Illustration of the seismic imaging process. A vibrator truck excites the ground generating acoustic waves. These waves reflect off the various ground layers and are recorded by the network of sensors on the surface.
Seismic exploration is used to create graphic representations of the earth’s subsurface geologic structure, which allow exploration companies to accurately and cost-effectively evaluate an area for its oil and gas yielding potential. On-shore survey areas often cover thousands of square kilometers. At the heart of their systems are huge networks of thousands of highly sensitive seismic sensor nodes. These networks of sensors sit on the surface of the area to be surveyed and capture data from the ground below that is subsequently processed into imagery. These images are then interrogated to see where pockets of oil or gas could be located, before any test drilling commences.
Today’s standard approach to deploying these networks is to connect each sensor via cables. The sheer amount of cables required is enormous, making deployment and logistics complex, and transport and maintenance expensive. The increasing demand for more detailed imaging of subterranean structures means that the size of the seismic networks will need to grow enormously – from tens of thousands of sensor nodes to millions. As this happens the logistics around cabled systems will become even more complex, expensive and cumbersome. The market is developing cable-free solutions to overcome these issues, but is moving slowly. Current products often come with compromises and practical limitations. Nodes can be bulky or accompanied by heavy external batteries making deployment complicated. In lighter-weight units, battery life and recording time can be short, limiting how long units can be in the field and increasing costs associated with deployment. Importantly, scalability of networks, especially those promising real-time data, also appears to be a major challenge.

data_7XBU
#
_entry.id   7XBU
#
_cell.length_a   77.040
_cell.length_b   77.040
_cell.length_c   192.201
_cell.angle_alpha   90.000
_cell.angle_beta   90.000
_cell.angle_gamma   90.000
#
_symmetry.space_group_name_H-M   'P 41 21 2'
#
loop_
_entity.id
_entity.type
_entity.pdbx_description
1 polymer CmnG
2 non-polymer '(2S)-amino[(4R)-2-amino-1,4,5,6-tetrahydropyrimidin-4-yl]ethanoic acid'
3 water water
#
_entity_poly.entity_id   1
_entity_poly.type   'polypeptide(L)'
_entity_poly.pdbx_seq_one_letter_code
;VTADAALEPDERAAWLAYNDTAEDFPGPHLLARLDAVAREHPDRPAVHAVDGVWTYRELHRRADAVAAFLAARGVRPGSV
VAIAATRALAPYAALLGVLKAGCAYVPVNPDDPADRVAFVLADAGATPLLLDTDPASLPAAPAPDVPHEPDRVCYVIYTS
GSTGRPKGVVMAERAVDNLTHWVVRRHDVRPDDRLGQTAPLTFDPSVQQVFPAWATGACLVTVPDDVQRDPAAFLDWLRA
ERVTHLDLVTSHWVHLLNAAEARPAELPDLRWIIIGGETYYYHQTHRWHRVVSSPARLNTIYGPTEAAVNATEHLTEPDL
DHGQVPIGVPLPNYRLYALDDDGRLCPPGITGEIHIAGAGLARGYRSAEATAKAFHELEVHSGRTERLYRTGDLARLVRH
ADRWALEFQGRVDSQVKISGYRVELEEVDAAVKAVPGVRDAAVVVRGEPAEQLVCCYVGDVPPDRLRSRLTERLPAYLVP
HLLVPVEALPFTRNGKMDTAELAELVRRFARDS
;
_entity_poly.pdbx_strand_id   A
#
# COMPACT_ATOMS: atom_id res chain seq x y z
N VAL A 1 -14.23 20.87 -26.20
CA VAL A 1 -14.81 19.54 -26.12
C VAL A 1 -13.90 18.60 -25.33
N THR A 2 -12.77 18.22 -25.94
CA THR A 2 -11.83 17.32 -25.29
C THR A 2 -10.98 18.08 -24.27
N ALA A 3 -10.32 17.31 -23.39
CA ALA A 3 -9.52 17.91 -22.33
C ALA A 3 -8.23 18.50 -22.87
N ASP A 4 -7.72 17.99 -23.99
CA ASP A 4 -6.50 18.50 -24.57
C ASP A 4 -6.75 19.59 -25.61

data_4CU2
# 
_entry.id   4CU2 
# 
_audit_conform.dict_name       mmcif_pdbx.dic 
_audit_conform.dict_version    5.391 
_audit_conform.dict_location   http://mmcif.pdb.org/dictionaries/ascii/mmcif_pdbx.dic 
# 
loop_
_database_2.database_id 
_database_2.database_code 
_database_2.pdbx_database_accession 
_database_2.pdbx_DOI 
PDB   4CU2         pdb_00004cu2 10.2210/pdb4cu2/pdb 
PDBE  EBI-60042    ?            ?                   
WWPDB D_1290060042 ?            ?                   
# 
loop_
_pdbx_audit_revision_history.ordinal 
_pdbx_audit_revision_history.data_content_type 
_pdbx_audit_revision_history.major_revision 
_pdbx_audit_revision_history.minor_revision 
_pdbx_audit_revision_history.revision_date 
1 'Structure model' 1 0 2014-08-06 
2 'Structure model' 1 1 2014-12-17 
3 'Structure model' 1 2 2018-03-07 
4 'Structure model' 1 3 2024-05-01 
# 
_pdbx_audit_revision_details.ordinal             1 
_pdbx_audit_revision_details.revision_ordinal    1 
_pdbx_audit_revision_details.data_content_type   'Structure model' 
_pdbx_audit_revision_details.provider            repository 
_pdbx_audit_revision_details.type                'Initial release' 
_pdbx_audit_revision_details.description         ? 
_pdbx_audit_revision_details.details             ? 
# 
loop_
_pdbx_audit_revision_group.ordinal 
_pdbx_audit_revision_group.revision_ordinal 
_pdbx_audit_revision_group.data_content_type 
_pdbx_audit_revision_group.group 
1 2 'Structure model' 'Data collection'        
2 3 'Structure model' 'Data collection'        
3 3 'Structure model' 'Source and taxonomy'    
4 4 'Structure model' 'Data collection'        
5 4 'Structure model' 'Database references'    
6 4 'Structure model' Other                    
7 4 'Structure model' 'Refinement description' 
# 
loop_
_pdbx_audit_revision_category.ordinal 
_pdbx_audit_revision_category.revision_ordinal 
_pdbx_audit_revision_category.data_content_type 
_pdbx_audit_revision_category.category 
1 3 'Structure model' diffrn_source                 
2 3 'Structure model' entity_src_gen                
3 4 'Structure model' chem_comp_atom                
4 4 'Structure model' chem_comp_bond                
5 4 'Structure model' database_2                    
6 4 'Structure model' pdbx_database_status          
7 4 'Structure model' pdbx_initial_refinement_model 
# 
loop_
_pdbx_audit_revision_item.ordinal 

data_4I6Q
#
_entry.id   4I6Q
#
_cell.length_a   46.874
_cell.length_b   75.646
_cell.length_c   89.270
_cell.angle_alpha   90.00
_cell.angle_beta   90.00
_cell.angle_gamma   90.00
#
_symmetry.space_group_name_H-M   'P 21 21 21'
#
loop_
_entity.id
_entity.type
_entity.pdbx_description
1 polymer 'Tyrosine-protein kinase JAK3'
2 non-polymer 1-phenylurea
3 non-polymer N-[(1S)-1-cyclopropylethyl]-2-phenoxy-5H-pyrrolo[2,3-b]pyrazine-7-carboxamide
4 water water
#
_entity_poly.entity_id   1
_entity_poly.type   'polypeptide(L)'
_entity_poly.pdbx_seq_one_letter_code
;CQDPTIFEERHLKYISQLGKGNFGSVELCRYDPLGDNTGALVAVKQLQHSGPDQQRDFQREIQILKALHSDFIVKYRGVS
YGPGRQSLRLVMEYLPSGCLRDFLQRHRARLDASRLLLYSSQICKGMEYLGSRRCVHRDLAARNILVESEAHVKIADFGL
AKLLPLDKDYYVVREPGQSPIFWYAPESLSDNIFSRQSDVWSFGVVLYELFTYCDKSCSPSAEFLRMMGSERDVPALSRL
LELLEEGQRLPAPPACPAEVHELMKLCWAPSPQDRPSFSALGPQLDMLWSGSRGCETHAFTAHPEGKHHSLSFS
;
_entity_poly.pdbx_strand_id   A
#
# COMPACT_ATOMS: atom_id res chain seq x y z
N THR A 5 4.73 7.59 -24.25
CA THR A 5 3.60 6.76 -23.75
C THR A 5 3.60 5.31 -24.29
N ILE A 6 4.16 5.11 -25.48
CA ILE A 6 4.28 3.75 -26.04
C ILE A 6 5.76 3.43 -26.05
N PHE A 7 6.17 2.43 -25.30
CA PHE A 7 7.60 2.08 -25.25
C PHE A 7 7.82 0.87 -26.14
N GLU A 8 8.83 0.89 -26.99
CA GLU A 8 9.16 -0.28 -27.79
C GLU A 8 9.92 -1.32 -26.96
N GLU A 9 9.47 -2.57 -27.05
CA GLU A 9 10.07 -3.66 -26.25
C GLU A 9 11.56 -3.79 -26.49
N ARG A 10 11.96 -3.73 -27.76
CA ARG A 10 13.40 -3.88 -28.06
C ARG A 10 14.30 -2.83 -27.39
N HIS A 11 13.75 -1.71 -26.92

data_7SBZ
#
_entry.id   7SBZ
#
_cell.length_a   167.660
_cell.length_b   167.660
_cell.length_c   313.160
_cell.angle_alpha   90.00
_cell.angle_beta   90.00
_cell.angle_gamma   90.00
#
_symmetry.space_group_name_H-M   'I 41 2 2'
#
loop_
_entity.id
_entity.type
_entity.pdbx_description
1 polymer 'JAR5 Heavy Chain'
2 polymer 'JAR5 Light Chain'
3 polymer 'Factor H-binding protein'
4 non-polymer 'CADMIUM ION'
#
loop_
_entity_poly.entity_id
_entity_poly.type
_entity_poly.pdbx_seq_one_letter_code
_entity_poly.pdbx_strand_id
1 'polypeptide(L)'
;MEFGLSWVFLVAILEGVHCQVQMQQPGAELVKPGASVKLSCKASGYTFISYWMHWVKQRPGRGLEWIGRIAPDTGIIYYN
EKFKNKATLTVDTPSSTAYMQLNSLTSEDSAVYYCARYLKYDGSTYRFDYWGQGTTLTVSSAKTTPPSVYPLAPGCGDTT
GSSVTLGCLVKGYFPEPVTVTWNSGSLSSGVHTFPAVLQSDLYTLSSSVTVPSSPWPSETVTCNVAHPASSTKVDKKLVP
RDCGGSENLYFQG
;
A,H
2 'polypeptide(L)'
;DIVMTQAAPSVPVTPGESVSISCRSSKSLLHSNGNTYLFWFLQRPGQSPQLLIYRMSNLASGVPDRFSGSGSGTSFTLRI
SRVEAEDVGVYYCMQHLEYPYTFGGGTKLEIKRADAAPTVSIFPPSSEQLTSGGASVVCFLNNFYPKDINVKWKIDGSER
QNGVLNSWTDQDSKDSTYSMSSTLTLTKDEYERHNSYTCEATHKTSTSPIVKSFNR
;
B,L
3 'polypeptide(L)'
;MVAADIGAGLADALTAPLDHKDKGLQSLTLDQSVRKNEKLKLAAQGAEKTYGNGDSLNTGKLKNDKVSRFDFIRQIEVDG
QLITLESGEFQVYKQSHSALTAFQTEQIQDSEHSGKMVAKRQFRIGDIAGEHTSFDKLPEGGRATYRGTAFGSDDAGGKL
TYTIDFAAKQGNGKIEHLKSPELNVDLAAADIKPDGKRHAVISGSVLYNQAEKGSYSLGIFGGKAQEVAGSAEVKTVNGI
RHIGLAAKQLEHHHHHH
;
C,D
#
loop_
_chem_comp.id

Innoseis has developed Quantum, a system that resolves issues with current seismic sensing networks and anticipates what the market will need over the coming years. Quantum is smaller and easier to handle than other systems. Its ultra-low power electronics and patented low-power communications protocol mean that each sensor has much lower power requirements – around a tenth of the power consumption of current best competitors. This in turn means there is no need for heavy batteries or additional equipment in the field. The result is a network that is much easier to deploy, which reduces health and safety exposure as well as personnel and transport costs associated with deployment.
Quantum is also designed to easily scale up to one million node networks. The trend in seismic surveying is to deploy more nodes per km2 which increases the density and quality of geologic imaging. This technique ensures that pockets of oil and gas are more often detected, increasing the overall efficiency of exploration and production spend. Some industry participants predict that million node networks will be required in the next decade as both the density of nodes and size of survey areas increases. If this is the case, cabled solutions will scale with great difficulty and cost, while current wireless solutions will fail because of short recording times and ineffective network architecture.